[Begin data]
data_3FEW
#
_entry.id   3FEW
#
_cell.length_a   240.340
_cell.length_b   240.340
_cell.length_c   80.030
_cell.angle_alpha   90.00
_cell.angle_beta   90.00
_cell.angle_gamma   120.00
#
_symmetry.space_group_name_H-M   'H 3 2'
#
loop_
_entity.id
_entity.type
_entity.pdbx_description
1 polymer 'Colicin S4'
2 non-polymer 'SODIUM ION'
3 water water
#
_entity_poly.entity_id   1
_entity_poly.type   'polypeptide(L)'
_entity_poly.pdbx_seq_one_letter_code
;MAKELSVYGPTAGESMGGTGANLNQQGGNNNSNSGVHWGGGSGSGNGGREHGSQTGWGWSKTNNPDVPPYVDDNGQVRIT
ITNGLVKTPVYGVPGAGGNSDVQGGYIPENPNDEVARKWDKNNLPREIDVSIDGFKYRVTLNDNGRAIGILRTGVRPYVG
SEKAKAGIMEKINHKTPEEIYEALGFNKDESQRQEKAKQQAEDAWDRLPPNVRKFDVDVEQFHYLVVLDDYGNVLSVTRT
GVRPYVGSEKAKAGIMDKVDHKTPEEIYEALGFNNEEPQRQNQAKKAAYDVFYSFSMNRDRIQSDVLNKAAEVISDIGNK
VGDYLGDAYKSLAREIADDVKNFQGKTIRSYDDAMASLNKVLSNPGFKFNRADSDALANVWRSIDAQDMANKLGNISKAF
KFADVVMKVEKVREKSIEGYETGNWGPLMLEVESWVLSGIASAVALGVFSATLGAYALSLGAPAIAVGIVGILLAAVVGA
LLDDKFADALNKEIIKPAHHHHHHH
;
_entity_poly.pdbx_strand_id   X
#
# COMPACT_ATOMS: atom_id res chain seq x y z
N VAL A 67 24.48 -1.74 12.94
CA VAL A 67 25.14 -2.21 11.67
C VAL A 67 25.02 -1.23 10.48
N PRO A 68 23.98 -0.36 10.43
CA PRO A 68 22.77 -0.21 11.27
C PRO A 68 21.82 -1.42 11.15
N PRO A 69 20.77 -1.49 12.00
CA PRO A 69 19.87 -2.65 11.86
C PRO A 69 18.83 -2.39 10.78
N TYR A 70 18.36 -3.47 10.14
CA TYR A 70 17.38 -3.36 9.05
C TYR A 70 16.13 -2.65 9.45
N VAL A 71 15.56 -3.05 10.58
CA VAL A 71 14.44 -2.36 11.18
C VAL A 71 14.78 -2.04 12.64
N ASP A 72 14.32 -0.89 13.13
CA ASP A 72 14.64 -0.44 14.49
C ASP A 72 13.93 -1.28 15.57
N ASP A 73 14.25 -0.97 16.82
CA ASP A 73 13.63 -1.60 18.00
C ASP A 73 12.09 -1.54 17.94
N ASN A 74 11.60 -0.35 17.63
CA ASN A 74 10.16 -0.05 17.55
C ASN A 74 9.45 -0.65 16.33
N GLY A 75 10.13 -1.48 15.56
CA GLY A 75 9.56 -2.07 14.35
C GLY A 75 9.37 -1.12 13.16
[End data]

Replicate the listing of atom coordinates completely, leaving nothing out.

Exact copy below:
data_3FEW
#
_entry.id   3FEW
#
_cell.length_a   240.340
_cell.length_b   240.340
_cell.length_c   80.030
_cell.angle_alpha   90.00
_cell.angle_beta   90.00
_cell.angle_gamma   120.00
#
_symmetry.space_group_name_H-M   'H 3 2'
#
loop_
_entity.id
_entity.type
_entity.pdbx_description
1 polymer 'Colicin S4'
2 non-polymer 'SODIUM ION'
3 water water
#
_entity_poly.entity_id   1
_entity_poly.type   'polypeptide(L)'
_entity_poly.pdbx_seq_one_letter_code
;MAKELSVYGPTAGESMGGTGANLNQQGGNNNSNSGVHWGGGSGSGNGGREHGSQTGWGWSKTNNPDVPPYVDDNGQVRIT
ITNGLVKTPVYGVPGAGGNSDVQGGYIPENPNDEVARKWDKNNLPREIDVSIDGFKYRVTLNDNGRAIGILRTGVRPYVG
SEKAKAGIMEKINHKTPEEIYEALGFNKDESQRQEKAKQQAEDAWDRLPPNVRKFDVDVEQFHYLVVLDDYGNVLSVTRT
GVRPYVGSEKAKAGIMDKVDHKTPEEIYEALGFNNEEPQRQNQAKKAAYDVFYSFSMNRDRIQSDVLNKAAEVISDIGNK
VGDYLGDAYKSLAREIADDVKNFQGKTIRSYDDAMASLNKVLSNPGFKFNRADSDALANVWRSIDAQDMANKLGNISKAF
KFADVVMKVEKVREKSIEGYETGNWGPLMLEVESWVLSGIASAVALGVFSATLGAYALSLGAPAIAVGIVGILLAAVVGA
LLDDKFADALNKEIIKPAHHHHHHH
;
_entity_poly.pdbx_strand_id   X
#
# COMPACT_ATOMS: atom_id res chain seq x y z
N VAL A 67 24.48 -1.74 12.94
CA VAL A 67 25.14 -2.21 11.67
C VAL A 67 25.02 -1.23 10.48
N PRO A 68 23.98 -0.36 10.43
CA PRO A 68 22.77 -0.21 11.27
C PRO A 68 21.82 -1.42 11.15
N PRO A 69 20.77 -1.49 12.00
CA PRO A 69 19.87 -2.65 11.86
C PRO A 69 18.83 -2.39 10.78
N TYR A 70 18.36 -3.47 10.14
CA TYR A 70 17.38 -3.36 9.05
C TYR A 70 16.13 -2.65 9.45
N VAL A 71 15.56 -3.05 10.58
CA VAL A 71 14.44 -2.36 11.18
C VAL A 71 14.78 -2.04 12.64
N ASP A 72 14.32 -0.89 13.13
CA ASP A 72 14.64 -0.44 14.49
C ASP A 72 13.93 -1.28 15.57
N ASP A 73 14.25 -0.97 16.82
CA ASP A 73 13.63 -1.60 18.00
C ASP A 73 12.09 -1.54 17.94
N ASN A 74 11.60 -0.35 17.63
CA ASN A 74 10.16 -0.05 17.55
C ASN A 74 9.45 -0.65 16.33
N GLY A 75 10.13 -1.48 15.56
CA GLY A 75 9.56 -2.07 14.35
C GLY A 75 9.37 -1.12 13.16